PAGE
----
“Reducing the average concentration of radon in European countries”: a common objective shared by National Authorities which met in Montrouge (France)
Following the publication of the new European Basic Safety Standards Directive (the Council Directive 2013/59/EURATOM ), published in January 2014, Member States of the European Union have 4 years to incorporate it and to prepare or update their strategy for reducing radon concentration and the associated national radon action plan.
This radon workshop has offered the opportunity to compare the actions in place or in preparation in different countries aiming at reducing radon exposure in home and dwellings, in buildings with public access (i.e. schools) and in workplaces. Preventive and corrective solutions, associated with incentives and communication to increase the public awareness, as well as education and training actions for different actors concerned, have been presented and discussed. The question about the relative place of regulation in the national strategy has been considered as an important key point.
While national strategies and action plans may be different from one country to another, depending on national circumstances in relation particularly with the number of inhabitants living in radon prone areas, all the strategies are based on the common objective of reducing the average concentration in radon in each European country, considering that radon is a public health problem, that needs to be to managed in coordination with the different sectors in society.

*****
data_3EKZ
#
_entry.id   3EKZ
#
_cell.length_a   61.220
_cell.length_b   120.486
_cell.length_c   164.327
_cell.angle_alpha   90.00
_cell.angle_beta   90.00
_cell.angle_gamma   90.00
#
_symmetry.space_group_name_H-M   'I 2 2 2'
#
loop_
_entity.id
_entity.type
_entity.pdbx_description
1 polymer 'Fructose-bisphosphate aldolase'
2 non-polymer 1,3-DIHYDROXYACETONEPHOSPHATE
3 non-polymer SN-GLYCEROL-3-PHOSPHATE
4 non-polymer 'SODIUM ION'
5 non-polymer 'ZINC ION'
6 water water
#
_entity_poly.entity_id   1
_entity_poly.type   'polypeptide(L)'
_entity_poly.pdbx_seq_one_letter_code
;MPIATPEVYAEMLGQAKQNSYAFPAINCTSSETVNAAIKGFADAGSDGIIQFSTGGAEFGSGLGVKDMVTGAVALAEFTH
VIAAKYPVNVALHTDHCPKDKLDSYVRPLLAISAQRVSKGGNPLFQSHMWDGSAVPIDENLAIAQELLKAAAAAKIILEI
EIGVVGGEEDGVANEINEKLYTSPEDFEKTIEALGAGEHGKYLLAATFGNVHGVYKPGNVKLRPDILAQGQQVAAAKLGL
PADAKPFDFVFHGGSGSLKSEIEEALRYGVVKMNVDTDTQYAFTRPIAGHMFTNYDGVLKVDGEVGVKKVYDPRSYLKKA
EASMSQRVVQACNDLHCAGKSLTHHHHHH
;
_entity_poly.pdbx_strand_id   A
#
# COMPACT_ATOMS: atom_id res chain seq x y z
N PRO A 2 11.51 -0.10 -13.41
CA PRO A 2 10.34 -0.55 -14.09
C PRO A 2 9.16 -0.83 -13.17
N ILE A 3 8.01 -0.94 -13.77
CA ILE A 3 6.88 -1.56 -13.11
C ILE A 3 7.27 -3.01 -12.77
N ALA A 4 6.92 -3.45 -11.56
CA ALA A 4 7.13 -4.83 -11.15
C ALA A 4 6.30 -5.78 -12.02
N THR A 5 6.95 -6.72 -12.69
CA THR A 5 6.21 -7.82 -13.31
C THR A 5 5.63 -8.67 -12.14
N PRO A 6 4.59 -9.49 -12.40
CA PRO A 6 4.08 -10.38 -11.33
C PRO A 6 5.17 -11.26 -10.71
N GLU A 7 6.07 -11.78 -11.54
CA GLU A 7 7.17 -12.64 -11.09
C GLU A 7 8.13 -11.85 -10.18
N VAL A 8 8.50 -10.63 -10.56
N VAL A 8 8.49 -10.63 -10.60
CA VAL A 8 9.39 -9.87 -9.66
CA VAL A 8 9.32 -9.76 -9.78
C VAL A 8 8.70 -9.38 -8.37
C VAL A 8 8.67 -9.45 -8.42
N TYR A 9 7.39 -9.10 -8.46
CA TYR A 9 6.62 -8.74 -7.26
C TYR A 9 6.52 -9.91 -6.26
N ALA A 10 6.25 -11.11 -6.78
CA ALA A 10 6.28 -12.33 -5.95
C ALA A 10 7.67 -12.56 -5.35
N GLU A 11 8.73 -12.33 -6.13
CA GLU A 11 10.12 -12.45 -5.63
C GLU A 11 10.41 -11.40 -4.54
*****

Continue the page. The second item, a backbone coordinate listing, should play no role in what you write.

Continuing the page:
The main findings agreed by the participants at the workshop:
- Considering the lung cancer risk for smokers and never-smokers linked with radon exposure, a radon action plan should aim to reduce the individual risk by reducing high concentrations of radon and reduce the overall population risk by reducing the average concentration in the country.
- To be successful, the national strategy must be based on a strong cooperation between the different authorities that work with issues related to radon, at local, regional and national levels. Cooperation with non Governmental Organisations is also essential. Preferably, one authority should lead the implementation and coordination of the action plan.
- Regulation should be considered in the national action plan, particularly for new buildings because preventive measures are considered as very cost-effective, and also for existing buildings such as schools, kindergartens, workplaces, buildings with public access and rental accommodations.
- Communication, based on clear messages, targeted on pre-identified groups with customized information, coordinated between the different authorities, is also an important element of the strategy.
- The implementation of preventive measures in new buildings and remedial actions in existing buildings needs technical guidelines, standards and tools, integrating energy saving and air quality air rules (many are already available), training programs for professionals and education of people living in the buildings.
The final report of the radon workshop, in preparation, will be made available on ASN and NRPA websites.
- Download the Radon national action plan workshop program
- Consult the speakers' presentations of the workshop "radon" 30 September, 1 and 2 October 2014
- Download the Radon National Action Plan - Report of an International Workshop